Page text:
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Completely Different Skill Set


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While many older Americans find themselves looking at a longer lifespan than prior generations, they should also anticipate additional costs — in living expenses, health care and other financial outlays. Concern over retirement income far outweighs investors’ interest in growth today.  This, coupled with expectations of longer life expectancy in the U.S, underscores the need for more flexible retirement solutions that take into consideration life’s unpredictability.

Americans are saying their retirement savings strategy must include products and choices that offer guarantees, even though equity markets have performed well this year.  Concerns about covering basic expenses and outliving money in retirement are clearly driving more interest in solutions that can address these topics while still protecting against market losses.

The combination of high yields and low risk is an oxymoron. Fatter yields and higher returns always come with greater risk, even if that risk isn’t apparent. The “investments” bought and sold take many shapes and sizes from shares of individual stocks, mutual funds, options and more with each offering a dazzling array of choices.  When it comes to the portion of your savings that you must have ready access to and don’t want to put at risk, you need to play it safe.

Stocks are less risky for young investors, who have years to overcome bear markets, than they are for retirees, who depend on their investments for much of their income. There will always be volatility in the investment world. As you are accumulating retirement assets, volatility can work to your advantage when properly understood and managed.

But, when you decide it’s time to retire and become responsible for creating your own paycheck from your savings, volatility can be one of your biggest challenges.  Investing for accumulation takes a certain skill set, as well as a great amount of patience and time.

Investing for retirement income requires a different level of understanding and a completely different skill set. If you believe the market is not potentially hazardous to your retirement well-being, please study the American stock market movements over the past 20 years.

Diversification may help reduce, but cannot eliminate the risk of investment losses. There is no assurance that by assuming more risk, you are guaranteed to achieve better results. Some believe an effective retirement strategy called the “Age-In-Bonds” formula is a great guide.

The strategy reduces your equity allocation by one percentage point a year. A 25-year-old, for example, holds 25% in bonds, and thus 75% in stocks, whereas an 80-year-old holds 80% bonds and 20% stocks.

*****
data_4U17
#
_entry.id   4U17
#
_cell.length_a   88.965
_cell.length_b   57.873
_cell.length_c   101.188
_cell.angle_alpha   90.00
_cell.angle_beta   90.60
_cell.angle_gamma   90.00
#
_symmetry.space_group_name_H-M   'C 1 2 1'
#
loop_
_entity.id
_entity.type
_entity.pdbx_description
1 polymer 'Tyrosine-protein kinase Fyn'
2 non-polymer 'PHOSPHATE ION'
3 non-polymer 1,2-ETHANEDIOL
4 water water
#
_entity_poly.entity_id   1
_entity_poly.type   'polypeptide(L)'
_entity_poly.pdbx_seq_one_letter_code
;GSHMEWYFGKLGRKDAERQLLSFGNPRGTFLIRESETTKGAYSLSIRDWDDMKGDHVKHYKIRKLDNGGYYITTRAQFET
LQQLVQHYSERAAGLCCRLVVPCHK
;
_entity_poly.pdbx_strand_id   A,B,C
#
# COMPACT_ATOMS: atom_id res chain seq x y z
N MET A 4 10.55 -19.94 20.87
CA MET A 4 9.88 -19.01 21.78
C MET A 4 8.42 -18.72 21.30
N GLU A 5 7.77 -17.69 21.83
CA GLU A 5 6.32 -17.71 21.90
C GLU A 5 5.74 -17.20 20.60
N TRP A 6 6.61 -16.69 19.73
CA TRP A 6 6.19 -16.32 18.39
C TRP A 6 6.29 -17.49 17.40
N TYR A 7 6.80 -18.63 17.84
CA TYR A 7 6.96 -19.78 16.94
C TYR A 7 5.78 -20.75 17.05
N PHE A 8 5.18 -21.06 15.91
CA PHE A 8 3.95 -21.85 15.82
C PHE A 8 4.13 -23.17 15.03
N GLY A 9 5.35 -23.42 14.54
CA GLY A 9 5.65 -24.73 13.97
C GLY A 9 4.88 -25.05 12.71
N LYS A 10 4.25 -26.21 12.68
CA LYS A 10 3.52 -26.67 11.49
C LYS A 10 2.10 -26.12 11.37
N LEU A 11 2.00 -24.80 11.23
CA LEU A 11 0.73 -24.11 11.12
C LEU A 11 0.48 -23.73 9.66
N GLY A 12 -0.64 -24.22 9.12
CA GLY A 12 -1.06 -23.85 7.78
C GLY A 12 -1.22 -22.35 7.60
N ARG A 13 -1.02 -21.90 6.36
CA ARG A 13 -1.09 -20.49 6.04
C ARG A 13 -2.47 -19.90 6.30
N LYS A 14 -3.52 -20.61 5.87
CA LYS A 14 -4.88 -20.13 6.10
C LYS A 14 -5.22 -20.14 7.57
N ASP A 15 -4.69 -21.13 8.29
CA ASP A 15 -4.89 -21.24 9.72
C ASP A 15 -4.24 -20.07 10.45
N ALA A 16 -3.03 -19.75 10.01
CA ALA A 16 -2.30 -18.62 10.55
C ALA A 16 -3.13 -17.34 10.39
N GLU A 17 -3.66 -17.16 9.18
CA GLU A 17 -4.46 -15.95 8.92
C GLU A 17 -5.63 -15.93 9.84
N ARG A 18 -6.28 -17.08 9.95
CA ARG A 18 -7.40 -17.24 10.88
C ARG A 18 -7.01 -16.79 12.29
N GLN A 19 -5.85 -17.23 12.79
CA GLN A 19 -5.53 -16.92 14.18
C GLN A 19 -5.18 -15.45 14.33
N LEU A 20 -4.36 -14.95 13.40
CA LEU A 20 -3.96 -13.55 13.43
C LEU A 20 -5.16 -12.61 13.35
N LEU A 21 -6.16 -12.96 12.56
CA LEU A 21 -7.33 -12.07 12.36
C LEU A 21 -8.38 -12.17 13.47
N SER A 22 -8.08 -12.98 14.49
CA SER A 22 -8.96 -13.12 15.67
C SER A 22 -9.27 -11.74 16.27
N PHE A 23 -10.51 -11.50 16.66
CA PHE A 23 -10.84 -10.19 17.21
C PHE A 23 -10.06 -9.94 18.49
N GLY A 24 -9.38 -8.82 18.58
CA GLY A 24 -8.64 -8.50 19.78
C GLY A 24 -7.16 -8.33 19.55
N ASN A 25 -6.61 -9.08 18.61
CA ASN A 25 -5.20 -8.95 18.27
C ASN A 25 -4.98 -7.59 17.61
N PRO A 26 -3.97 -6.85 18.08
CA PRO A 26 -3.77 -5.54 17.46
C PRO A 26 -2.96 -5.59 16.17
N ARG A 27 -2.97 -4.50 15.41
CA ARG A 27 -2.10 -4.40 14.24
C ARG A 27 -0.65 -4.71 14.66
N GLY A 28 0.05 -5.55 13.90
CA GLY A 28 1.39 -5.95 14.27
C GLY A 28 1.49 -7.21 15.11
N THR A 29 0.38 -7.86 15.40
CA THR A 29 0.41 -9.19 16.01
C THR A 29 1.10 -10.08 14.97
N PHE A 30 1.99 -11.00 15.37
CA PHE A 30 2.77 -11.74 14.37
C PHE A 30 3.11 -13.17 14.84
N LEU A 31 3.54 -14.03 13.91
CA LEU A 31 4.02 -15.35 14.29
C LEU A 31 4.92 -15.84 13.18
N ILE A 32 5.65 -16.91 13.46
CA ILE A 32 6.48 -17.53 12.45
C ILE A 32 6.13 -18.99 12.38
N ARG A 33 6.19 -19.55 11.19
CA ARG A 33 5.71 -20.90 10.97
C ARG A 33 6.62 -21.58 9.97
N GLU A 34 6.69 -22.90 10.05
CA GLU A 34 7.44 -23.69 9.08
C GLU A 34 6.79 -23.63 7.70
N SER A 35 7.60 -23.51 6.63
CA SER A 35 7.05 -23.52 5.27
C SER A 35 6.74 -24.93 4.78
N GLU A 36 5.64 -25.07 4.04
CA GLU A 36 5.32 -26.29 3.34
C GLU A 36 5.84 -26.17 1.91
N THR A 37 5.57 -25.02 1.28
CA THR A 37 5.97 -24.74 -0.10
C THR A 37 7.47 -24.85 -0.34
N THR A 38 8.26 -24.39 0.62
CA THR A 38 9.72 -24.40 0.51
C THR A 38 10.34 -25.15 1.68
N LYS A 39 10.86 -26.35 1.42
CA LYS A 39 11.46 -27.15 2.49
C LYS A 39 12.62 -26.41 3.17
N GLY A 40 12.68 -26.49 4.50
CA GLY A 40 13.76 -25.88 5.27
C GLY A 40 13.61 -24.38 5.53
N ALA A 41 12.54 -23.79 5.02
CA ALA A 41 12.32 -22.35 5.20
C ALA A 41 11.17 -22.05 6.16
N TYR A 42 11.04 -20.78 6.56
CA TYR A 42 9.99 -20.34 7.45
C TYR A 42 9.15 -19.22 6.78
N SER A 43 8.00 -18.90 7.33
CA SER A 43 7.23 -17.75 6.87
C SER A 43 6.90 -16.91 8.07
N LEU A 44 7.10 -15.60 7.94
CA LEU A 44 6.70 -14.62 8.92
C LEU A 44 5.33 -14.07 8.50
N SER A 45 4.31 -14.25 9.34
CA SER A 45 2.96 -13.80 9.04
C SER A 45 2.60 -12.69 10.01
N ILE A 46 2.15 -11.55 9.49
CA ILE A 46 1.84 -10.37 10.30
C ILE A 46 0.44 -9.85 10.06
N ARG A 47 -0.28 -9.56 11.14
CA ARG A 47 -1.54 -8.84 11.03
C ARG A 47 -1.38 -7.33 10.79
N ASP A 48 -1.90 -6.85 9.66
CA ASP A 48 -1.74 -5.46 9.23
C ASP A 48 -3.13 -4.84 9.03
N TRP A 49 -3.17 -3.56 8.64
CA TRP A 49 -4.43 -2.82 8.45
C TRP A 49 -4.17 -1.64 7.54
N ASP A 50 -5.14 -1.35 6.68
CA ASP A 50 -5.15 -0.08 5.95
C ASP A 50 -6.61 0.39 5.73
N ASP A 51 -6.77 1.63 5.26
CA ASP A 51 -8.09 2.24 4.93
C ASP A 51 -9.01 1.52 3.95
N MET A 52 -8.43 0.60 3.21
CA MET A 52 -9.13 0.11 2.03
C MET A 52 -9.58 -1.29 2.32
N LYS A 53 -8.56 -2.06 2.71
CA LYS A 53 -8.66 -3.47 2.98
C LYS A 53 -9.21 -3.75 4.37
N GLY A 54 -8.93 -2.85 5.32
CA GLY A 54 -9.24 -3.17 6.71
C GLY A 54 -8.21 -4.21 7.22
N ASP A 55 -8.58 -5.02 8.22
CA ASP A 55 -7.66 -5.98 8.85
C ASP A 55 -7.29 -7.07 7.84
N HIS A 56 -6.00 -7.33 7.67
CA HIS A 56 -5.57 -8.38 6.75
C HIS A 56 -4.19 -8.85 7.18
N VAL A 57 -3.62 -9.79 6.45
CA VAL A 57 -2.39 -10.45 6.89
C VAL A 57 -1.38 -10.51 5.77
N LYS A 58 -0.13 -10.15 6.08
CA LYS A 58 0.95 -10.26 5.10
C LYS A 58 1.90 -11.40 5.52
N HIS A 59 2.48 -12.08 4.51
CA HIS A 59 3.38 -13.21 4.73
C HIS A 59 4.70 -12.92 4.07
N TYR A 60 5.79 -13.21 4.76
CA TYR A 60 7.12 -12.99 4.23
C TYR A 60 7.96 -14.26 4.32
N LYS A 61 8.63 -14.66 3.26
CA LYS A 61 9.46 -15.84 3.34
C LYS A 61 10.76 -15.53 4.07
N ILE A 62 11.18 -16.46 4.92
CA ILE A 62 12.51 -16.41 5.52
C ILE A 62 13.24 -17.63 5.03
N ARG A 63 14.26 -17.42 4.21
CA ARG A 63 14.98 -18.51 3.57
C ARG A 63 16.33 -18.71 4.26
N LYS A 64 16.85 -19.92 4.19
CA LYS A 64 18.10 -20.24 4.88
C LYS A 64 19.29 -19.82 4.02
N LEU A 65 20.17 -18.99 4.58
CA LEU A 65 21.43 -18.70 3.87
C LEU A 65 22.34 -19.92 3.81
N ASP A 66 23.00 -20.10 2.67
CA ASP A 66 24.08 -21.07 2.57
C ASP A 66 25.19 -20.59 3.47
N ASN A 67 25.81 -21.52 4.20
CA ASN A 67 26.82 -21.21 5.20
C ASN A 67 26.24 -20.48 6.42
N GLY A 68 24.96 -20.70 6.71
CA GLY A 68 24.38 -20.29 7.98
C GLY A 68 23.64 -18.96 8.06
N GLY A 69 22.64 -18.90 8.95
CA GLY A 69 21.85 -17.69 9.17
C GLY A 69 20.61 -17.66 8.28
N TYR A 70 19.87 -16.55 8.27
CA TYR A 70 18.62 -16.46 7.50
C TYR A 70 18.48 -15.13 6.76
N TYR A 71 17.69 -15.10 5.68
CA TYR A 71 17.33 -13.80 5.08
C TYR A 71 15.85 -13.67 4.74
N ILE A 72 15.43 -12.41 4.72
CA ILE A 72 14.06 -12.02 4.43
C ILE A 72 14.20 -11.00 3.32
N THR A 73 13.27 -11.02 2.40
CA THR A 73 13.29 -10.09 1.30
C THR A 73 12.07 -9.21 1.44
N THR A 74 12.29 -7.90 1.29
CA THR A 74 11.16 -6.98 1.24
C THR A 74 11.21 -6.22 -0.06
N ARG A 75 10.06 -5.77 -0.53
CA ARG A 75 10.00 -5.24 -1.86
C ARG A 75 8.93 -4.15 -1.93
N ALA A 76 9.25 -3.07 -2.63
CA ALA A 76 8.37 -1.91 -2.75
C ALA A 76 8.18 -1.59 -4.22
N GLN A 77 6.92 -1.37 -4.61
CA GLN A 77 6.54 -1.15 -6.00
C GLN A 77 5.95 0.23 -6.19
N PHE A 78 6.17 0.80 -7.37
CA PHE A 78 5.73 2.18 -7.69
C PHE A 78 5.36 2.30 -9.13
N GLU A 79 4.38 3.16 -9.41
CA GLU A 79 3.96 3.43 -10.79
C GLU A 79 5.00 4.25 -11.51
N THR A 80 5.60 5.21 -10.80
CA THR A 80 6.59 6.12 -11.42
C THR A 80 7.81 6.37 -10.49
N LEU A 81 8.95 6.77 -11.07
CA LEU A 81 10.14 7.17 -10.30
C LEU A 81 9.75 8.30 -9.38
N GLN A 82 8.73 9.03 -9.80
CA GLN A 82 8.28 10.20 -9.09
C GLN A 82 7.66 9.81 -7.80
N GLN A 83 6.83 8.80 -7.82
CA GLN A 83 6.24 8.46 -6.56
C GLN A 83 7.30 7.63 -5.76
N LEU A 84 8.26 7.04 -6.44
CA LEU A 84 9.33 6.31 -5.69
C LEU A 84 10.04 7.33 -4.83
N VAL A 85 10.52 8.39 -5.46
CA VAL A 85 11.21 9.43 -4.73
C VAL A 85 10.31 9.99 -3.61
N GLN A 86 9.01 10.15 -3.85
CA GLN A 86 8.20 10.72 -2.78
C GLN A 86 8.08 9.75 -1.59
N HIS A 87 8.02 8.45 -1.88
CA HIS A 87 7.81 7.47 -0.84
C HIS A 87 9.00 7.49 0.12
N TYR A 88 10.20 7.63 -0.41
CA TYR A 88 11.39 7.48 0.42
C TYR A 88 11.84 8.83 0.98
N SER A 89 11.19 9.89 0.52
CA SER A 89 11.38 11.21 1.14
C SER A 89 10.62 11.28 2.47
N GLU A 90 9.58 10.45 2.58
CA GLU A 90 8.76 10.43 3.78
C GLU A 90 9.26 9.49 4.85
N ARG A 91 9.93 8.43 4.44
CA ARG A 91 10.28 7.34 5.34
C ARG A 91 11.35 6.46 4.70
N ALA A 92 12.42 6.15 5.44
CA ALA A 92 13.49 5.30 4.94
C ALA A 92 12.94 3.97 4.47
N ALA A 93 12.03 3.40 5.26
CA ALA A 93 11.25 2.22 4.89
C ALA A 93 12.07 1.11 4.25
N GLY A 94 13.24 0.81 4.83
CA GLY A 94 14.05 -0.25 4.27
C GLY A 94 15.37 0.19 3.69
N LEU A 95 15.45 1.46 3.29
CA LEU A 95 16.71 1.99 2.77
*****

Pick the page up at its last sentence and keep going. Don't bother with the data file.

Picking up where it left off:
The theory behind this rule is simple and intuitive: Stocks are less risky for young investors, who have years to overcome bear markets, than they are for retirees, who depend on their investments for much of their income.

Many in the financial press create the impression that putting more money into dividend stocks is an acceptable way to generate extra income now that bond yields are so low. Granted, bond yields are anemic. But none of that means that dividend-paying stocks are less risky than bonds. Stocks that pay dividends are still stocks, and thus far more volatile than bonds.

But the point is that dividends or no, stocks have a much bigger downside potential than bonds. So by all means include dividend stocks as part of the stock allocation in your portfolio. But don’t let anyone sell you on the idea that dividend stocks can be a substitute for bonds.

As a starting point, the safest approach is for an investor to build a portfolio that throws off enough principal and income to cover the investor’s expenses. One way to do that, for those who have enough assets, is to buy an inflation-adjusted annuity with payouts that match projected spending.  This provides a safe portfolio dedicated to essential living expenses from a risky one.

For retirement peace of mind, buy yourself guaranteed income. There’s actually a lot of truth to this statement. Research shows that retirees who get a monthly check for life from a traditional pension are more content than those who have the same level of wealth but only a 401(k).

With defined pension plans becoming increasingly rare, a fixed index annuity with a lifetime income rider for consumers who want to start building retirement income that is protected from market losses and has the potential to grow before and after withdrawals begin.

If you would like more guaranteed lifetime income than Social Security alone will provide, consider putting a portion of your savings into an annuity. Then invest the remainder of your nest egg in a mix of stocks and bonds that can provide additional income, plus long-term growth.

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Tuesday, December 2nd, 2014 Wealth Management

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